Assessment of atrioventricular conduction following cryoablation of atrioventricular nodal reentrant tachycardia in children
Gül, Enes Elvin
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CitationKıplapınar, N., Ergül, Y., Akdeniz, C., Saygı, M., Özyılmaz, İ., Gül, E. E. ... Tuzcu, V. (2014). Assessment of atrioventricular conduction following cryoablation of atrioventricular nodal reentrant tachycardia in children. Pacing and Clinical Electrophysiology, 37(6), 712-716. https://dx.doi.org/10.1111/pace.12347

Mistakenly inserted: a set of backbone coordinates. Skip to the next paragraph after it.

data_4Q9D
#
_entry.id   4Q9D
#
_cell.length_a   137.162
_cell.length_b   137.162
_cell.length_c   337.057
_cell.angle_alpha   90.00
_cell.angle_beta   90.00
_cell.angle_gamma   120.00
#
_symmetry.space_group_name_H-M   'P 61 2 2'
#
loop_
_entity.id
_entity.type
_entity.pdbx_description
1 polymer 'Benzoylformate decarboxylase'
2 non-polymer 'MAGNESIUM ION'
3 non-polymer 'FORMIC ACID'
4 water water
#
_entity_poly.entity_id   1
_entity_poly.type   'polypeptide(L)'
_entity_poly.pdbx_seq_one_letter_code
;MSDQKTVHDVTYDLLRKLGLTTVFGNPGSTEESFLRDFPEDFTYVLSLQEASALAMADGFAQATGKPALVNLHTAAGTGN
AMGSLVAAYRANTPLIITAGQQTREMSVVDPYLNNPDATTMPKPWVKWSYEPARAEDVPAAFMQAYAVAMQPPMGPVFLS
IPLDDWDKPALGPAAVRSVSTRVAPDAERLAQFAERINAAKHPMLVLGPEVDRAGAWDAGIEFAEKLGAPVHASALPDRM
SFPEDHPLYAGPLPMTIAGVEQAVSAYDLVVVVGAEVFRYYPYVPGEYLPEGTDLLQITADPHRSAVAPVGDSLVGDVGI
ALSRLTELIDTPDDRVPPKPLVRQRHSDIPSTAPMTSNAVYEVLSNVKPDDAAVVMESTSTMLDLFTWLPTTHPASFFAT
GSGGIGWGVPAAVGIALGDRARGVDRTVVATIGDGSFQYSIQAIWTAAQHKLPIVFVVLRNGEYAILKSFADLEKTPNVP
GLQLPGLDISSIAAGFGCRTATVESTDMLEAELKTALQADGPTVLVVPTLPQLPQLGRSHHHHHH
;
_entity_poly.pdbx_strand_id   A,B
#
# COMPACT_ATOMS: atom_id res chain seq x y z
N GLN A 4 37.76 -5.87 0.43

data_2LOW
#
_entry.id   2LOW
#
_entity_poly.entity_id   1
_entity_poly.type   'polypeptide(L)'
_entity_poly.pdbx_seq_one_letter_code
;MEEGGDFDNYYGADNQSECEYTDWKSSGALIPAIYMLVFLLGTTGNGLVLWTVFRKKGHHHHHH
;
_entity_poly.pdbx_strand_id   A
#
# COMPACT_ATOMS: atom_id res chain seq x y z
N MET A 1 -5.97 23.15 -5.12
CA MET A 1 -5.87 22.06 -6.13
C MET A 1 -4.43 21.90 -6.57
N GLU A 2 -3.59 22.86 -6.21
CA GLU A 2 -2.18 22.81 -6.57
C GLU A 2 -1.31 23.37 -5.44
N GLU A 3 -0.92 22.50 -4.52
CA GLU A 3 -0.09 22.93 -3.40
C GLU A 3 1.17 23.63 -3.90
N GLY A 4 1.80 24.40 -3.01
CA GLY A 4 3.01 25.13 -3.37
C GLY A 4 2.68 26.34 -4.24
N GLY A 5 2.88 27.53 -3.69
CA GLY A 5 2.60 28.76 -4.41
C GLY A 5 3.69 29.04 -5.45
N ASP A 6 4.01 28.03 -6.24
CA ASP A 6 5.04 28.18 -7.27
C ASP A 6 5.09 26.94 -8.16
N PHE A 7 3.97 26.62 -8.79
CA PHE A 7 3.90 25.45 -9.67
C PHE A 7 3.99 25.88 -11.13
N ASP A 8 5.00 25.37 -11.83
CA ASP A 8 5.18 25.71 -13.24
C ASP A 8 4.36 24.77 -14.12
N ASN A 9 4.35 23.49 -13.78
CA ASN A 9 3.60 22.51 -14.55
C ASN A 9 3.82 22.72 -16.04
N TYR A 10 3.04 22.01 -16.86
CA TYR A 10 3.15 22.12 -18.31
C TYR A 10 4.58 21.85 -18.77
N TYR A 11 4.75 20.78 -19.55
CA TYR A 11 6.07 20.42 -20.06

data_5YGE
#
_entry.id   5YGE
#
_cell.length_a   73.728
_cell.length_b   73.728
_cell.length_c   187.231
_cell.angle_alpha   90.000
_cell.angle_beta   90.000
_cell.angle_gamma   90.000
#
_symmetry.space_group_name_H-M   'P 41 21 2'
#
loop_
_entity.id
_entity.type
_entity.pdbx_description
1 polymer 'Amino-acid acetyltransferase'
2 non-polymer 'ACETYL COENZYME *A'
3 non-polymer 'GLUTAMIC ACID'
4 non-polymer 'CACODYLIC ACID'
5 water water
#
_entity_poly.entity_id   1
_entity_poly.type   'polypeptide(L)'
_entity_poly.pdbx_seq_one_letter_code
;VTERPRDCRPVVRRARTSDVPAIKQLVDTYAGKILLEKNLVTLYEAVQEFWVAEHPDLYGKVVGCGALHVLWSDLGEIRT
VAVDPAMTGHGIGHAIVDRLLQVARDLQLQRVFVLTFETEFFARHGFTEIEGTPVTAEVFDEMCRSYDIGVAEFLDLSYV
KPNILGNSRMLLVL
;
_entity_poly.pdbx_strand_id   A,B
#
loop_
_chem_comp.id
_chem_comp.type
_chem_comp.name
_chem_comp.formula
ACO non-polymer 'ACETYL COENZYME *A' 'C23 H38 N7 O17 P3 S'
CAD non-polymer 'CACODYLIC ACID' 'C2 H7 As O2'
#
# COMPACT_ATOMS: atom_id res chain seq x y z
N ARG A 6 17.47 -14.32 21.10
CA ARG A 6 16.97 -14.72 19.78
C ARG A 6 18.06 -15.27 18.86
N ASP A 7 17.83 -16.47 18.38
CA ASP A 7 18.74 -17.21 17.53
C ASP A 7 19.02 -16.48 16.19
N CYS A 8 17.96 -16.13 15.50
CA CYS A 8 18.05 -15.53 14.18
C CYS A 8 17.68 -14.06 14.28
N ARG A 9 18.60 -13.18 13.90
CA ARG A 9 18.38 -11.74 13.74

Background Early-onset transient atrioventricular block (AVB) is a rare occurrence following cryoablation of atrioventricular nodal reentrant tachycardia (AVNRT), despite lack of any AVB at the end of the procedure. The purpose of this prospective study was to assess AVB shortly after successful cryoablation of AVNRT in children. Methods A 6-mm-tip cryocatheter was used in 39 procedures. An 8-mm-tip catheter was used in 11 procedures. Twelve-lead electrocardiograms (ECGs) and 24-hour ambulatory ECGs were performed 24 hours prior to the procedure and immediately following the procedure. All procedures were done using the EnSite system (St. Jude Medical, St. Paul, MN, USA) without fluoroscopy. Results Although nine (18%) patients developed variable degrees of transient AVB during the procedure, all of them had normal atrioventricular (AV) conduction at the end of the procedure and did not require any intervention. Four of these patients had variable degrees of transient AVB following the procedure despite having normal AV conduction at the end of the procedure. One developed Mobitz type I AVB, which lasted for 11.5 hours, and the other three experienced 2:1 AVB, which lasted for 2, 8, and 24 hours, respectively. All patients had complete resolution of the AVB, which was also documented with the 24-hour ambulatory ECGs after the procedure. Conclusion Early transient AVB can develop following AVNRT cryoablation even if AV conduction is normal at the end of the procedure. Despite the transient AVB in the initial 24 hours after the procedure in some cases, there is no evidence for ongoing AV nodal dysfunction.